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Taxon  Report  
Calochortus tiburonensis  A. J. Hill
Tiburon mariposa lily
Calochortus tiburonensis is a perennial herb (bulb) that is native to California, and endemic (limited) to California.
California Rare Plant Rank: 1B.1 (rare, threatened, or endangered in CA and elsewhere).
State of California status: Threatened. Federal status: Threatened.
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Observation Search
~69 records in California
yellowone or more occurrences
within a 7.5-minute quadrangle
DJJJASONAFMM

Bloom Period
Genus: Calochortus
Family: Liliaceae  
Category: angiosperm  
PLANTS group:Monocot
Jepson eFlora section: monocot

Ultramafic affinity: 6 - strict endemic

Communities: Valley Grassland

Name Status:
Accepted by JEF + CNPS + PLANTS

Information about  Calochortus tiburonensis from other sources
Nursery availability from CNPLX
Commercial availability unknown.
Jepson eFlora

USDA PLANTS Profile (CATI3)

Photos on Calflora

Photos on CalPhotos

Google Images

Photos on iNaturalist

ID Tips on PlantID.net

[Wikipedia] Description, Conservation, Rarity: Calochortus tiburonensis, the Tiburon Mariposa lily, is a rare member of the genus Calochortus in the family Liliaceae. It is endemic to Marin County, California, where it is known only from one population on Ring Mountain east of Mill Valley. There it occurs on a single serpentine outcrop in grasslands from 50?150 metres (160?490 ft) in elevation.[2][3] Conservation The plant was federally listed as a threatened species in 1995. It is considered threatened due to loss of surrounding habitat to recreational activities, to competition from invasive plant species, to its proximity to a dense population center, and to its confinement to a single population of plants. The population grows on land owned by the Marin County Open Space District,[7] an area previously owned and preserved by The Nature Conservancy.[6] It was first brought to the attention of science in 1971, and was described to science in 1973.[8] It is protected along with a number of other rare serpentine soils endemic plants that grow on and around Ring Mountain.[6][5] The plant has probably always been rare and limited to its current distribution on the Ring Mountain outcrop.[6] A 1991 estimate placed the total population size at about 40,000 individuals.[6][1] While the land is protected, the flora upon it are still vulnerable to events such as wildfires or drought, and to damage from off-leash dogs, hikers, cyclists, vandals, and wildflower collectors.[6] (contributed by Mary Ann Machi)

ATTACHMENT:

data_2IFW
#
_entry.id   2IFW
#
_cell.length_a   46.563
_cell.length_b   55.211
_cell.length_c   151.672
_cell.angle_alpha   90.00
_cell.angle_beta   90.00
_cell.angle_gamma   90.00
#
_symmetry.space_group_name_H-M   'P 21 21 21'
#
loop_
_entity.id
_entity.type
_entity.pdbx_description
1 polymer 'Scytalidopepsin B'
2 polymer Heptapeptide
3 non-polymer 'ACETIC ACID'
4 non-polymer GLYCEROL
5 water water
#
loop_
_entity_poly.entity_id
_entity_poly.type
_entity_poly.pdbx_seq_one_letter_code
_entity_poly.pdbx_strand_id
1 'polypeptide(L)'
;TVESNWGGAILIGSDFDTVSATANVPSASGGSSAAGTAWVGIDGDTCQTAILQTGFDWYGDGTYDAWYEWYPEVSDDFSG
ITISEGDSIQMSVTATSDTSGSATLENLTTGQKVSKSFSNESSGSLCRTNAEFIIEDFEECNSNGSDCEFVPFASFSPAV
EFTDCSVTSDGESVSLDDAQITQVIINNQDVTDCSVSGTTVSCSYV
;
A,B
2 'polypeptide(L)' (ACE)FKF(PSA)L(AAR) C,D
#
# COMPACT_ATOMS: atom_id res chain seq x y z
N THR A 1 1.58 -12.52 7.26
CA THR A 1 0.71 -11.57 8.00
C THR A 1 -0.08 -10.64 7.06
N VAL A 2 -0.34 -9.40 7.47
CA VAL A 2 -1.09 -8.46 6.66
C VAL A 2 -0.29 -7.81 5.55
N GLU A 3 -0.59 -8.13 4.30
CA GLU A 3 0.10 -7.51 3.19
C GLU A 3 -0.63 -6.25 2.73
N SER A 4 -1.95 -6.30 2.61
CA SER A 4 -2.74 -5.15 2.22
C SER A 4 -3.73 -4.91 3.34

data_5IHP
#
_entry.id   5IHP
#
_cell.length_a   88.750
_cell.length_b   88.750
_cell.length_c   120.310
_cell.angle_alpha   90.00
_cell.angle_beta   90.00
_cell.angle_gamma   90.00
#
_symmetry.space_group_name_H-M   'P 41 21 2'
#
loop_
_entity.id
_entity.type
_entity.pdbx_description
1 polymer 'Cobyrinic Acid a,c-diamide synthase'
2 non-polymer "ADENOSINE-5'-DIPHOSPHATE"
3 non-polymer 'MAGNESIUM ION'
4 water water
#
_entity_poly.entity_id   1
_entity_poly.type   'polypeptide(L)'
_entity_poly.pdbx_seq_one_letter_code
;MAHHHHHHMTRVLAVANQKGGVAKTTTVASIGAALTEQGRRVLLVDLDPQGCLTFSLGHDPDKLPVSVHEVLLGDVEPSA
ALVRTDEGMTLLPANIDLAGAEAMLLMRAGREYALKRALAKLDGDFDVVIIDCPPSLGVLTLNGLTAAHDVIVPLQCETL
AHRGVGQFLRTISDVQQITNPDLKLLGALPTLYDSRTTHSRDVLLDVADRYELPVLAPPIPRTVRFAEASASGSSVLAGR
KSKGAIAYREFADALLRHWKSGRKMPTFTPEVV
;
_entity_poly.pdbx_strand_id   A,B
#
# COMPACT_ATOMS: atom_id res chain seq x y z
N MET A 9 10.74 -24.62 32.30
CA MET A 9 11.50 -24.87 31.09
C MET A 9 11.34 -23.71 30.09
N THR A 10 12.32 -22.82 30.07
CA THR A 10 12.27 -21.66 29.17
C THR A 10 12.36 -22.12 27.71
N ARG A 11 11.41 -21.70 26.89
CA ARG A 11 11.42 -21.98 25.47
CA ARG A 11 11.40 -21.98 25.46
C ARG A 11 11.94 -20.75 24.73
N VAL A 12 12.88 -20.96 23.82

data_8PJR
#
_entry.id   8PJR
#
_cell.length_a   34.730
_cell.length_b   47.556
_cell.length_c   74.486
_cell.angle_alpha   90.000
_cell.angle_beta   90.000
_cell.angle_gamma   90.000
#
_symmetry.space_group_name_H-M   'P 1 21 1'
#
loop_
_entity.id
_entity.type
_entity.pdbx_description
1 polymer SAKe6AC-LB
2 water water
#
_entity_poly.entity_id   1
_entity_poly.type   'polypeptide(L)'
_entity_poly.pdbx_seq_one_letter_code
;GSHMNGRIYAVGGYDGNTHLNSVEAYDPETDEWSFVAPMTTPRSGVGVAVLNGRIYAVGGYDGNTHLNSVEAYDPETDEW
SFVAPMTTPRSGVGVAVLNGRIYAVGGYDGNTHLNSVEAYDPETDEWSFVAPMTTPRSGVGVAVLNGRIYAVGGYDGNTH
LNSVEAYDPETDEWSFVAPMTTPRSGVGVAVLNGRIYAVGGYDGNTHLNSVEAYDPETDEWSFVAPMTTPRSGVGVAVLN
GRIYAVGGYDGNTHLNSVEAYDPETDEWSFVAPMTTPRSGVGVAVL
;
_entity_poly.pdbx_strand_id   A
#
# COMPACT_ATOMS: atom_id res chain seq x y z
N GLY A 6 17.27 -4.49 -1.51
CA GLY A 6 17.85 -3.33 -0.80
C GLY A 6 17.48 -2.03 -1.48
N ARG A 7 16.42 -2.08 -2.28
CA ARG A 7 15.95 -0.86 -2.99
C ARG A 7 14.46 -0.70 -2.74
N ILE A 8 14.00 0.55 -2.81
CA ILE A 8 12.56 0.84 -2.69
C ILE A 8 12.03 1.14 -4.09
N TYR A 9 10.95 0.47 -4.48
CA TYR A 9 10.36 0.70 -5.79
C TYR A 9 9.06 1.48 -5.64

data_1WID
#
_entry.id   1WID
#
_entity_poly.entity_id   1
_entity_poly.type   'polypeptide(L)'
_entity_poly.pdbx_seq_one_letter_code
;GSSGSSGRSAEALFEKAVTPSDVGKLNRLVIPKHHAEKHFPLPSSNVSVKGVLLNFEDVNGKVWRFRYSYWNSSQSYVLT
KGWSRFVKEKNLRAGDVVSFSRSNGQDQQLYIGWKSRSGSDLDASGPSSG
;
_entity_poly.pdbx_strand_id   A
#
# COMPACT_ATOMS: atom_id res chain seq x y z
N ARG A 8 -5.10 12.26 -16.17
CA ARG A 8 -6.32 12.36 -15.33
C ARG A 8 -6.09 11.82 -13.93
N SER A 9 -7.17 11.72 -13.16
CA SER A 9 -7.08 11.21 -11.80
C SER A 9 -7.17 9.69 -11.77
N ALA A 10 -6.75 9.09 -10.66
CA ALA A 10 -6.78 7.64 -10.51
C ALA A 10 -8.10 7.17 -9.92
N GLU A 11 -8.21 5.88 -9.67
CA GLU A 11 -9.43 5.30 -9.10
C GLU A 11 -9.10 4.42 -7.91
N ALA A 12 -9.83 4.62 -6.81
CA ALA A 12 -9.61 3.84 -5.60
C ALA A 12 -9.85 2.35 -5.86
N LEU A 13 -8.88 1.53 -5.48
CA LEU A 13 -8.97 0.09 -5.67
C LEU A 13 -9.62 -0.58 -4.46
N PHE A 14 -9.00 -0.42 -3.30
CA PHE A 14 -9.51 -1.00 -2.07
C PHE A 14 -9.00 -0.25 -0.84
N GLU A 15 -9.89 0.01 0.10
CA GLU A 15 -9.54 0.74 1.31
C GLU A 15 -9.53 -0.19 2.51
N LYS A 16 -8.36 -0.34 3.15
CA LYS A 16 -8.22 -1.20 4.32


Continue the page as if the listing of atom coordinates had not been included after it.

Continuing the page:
Suggested Citation
Calflora: Information on California plants for education, research and conservation, with data contributed by public and private institutions and individuals. [web application]. 2024. Berkeley, California: The Calflora Database [a non-profit organization]. Available: https://www.calflora.org/   (Accessed: 04/22/2024).